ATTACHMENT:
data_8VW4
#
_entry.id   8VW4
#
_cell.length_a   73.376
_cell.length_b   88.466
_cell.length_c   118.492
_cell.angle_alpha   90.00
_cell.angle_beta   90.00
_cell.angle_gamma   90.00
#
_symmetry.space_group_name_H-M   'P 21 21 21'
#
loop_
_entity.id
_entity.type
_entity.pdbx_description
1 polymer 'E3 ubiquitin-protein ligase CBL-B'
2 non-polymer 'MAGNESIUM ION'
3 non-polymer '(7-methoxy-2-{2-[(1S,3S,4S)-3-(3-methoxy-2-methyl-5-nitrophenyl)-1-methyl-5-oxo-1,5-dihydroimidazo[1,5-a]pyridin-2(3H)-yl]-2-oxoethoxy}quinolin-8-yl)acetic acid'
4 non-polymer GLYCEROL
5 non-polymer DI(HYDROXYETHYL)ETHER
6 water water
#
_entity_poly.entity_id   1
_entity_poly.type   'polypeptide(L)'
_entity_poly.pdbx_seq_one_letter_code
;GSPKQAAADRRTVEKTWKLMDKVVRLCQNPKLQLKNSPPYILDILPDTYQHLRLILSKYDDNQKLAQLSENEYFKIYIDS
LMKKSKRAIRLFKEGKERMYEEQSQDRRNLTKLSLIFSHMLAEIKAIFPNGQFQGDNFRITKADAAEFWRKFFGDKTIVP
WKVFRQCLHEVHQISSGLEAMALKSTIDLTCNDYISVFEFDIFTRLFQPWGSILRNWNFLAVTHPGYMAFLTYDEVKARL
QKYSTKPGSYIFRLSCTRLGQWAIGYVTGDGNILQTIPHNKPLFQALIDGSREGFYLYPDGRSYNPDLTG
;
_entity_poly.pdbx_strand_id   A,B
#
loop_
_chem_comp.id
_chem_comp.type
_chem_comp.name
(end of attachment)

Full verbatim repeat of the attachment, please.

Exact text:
data_8VW4
#
_entry.id   8VW4
#
_cell.length_a   73.376
_cell.length_b   88.466
_cell.length_c   118.492
_cell.angle_alpha   90.00
_cell.angle_beta   90.00
_cell.angle_gamma   90.00
#
_symmetry.space_group_name_H-M   'P 21 21 21'
#
loop_
_entity.id
_entity.type
_entity.pdbx_description
1 polymer 'E3 ubiquitin-protein ligase CBL-B'
2 non-polymer 'MAGNESIUM ION'
3 non-polymer '(7-methoxy-2-{2-[(1S,3S,4S)-3-(3-methoxy-2-methyl-5-nitrophenyl)-1-methyl-5-oxo-1,5-dihydroimidazo[1,5-a]pyridin-2(3H)-yl]-2-oxoethoxy}quinolin-8-yl)acetic acid'
4 non-polymer GLYCEROL
5 non-polymer DI(HYDROXYETHYL)ETHER
6 water water
#
_entity_poly.entity_id   1
_entity_poly.type   'polypeptide(L)'
_entity_poly.pdbx_seq_one_letter_code
;GSPKQAAADRRTVEKTWKLMDKVVRLCQNPKLQLKNSPPYILDILPDTYQHLRLILSKYDDNQKLAQLSENEYFKIYIDS
LMKKSKRAIRLFKEGKERMYEEQSQDRRNLTKLSLIFSHMLAEIKAIFPNGQFQGDNFRITKADAAEFWRKFFGDKTIVP
WKVFRQCLHEVHQISSGLEAMALKSTIDLTCNDYISVFEFDIFTRLFQPWGSILRNWNFLAVTHPGYMAFLTYDEVKARL
QKYSTKPGSYIFRLSCTRLGQWAIGYVTGDGNILQTIPHNKPLFQALIDGSREGFYLYPDGRSYNPDLTG
;
_entity_poly.pdbx_strand_id   A,B
#
loop_
_chem_comp.id
_chem_comp.type
_chem_comp.name